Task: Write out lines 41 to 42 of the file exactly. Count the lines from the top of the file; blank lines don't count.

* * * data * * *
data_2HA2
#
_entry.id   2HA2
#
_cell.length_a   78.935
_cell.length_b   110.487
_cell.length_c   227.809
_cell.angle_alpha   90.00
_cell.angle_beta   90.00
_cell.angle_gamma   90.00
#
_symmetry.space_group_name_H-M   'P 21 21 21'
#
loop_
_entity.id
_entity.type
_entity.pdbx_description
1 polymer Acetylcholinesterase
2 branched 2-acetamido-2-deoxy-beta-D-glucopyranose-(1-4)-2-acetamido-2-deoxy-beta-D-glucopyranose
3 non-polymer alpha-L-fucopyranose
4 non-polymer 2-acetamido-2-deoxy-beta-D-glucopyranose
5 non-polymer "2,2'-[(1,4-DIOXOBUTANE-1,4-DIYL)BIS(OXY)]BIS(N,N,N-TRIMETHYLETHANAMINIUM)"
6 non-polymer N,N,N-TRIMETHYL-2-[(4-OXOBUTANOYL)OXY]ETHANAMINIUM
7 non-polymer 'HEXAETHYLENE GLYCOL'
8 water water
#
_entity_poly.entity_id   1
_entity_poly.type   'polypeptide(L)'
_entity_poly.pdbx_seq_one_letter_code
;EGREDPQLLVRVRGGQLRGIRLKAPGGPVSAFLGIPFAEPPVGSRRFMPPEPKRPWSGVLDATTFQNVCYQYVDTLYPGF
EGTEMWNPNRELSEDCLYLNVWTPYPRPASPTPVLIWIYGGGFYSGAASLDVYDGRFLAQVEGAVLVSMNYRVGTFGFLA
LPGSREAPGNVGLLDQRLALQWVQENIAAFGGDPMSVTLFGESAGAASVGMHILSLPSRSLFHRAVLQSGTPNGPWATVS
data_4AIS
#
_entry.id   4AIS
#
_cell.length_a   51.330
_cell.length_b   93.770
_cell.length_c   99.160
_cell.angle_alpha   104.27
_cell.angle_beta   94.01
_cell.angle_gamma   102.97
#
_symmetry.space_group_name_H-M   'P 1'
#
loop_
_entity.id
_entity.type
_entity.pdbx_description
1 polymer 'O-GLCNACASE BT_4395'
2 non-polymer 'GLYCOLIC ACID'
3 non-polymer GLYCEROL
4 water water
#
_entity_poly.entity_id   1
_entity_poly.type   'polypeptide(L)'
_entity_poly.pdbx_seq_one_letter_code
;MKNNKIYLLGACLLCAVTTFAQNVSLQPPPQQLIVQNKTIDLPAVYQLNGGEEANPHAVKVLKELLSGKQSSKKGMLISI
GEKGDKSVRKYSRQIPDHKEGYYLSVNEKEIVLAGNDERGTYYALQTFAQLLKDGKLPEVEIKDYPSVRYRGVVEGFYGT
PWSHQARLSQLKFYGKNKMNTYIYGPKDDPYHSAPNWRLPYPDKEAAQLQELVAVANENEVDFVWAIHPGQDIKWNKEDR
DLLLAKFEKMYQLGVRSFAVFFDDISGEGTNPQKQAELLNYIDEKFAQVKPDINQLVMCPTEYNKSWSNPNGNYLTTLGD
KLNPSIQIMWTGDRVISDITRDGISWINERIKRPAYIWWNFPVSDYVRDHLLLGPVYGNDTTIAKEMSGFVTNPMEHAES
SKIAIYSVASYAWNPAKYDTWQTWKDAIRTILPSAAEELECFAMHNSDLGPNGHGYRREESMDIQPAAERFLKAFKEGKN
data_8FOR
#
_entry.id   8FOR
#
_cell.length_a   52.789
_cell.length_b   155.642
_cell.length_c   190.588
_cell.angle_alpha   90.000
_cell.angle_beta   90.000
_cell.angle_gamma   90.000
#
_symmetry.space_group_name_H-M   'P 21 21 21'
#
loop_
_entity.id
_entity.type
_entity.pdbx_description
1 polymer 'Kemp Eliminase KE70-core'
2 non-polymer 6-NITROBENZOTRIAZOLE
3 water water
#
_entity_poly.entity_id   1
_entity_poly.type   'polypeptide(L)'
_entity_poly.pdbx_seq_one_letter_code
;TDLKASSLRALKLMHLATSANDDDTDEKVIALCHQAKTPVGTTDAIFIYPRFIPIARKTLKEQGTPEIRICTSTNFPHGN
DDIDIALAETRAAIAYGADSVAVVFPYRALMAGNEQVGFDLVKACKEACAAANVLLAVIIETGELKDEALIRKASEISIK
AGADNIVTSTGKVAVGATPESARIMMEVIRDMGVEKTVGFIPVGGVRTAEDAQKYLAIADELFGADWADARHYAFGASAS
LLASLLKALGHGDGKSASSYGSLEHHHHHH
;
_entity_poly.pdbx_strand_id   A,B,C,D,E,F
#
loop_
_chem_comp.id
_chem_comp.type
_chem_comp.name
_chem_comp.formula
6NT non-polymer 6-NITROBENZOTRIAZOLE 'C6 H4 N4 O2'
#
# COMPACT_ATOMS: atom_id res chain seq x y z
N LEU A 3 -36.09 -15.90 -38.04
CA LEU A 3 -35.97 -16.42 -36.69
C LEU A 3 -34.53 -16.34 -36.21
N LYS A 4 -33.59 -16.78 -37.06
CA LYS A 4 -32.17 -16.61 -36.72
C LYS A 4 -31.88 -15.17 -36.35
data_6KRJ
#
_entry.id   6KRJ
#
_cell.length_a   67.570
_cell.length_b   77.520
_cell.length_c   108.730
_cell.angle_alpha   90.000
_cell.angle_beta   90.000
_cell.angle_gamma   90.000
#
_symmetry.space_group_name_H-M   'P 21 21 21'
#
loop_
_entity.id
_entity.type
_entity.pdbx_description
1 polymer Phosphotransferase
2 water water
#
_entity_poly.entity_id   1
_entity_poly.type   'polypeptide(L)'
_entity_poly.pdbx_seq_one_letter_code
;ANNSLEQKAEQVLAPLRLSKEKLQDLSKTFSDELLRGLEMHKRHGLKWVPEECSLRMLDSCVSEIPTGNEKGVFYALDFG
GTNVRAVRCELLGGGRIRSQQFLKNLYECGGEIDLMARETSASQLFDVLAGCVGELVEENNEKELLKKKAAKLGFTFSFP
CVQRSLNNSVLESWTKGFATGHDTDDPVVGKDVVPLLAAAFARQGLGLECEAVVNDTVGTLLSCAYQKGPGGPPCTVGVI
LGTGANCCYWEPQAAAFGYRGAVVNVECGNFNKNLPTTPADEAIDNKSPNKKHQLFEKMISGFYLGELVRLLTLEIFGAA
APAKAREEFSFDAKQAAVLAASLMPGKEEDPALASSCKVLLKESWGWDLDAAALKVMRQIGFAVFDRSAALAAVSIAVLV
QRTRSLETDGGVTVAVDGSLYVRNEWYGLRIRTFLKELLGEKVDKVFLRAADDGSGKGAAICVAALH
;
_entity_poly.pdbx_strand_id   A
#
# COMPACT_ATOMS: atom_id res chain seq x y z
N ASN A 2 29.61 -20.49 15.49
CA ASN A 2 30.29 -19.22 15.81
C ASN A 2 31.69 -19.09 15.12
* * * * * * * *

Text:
_cell.angle_beta   94.01
_cell.angle_gamma   102.97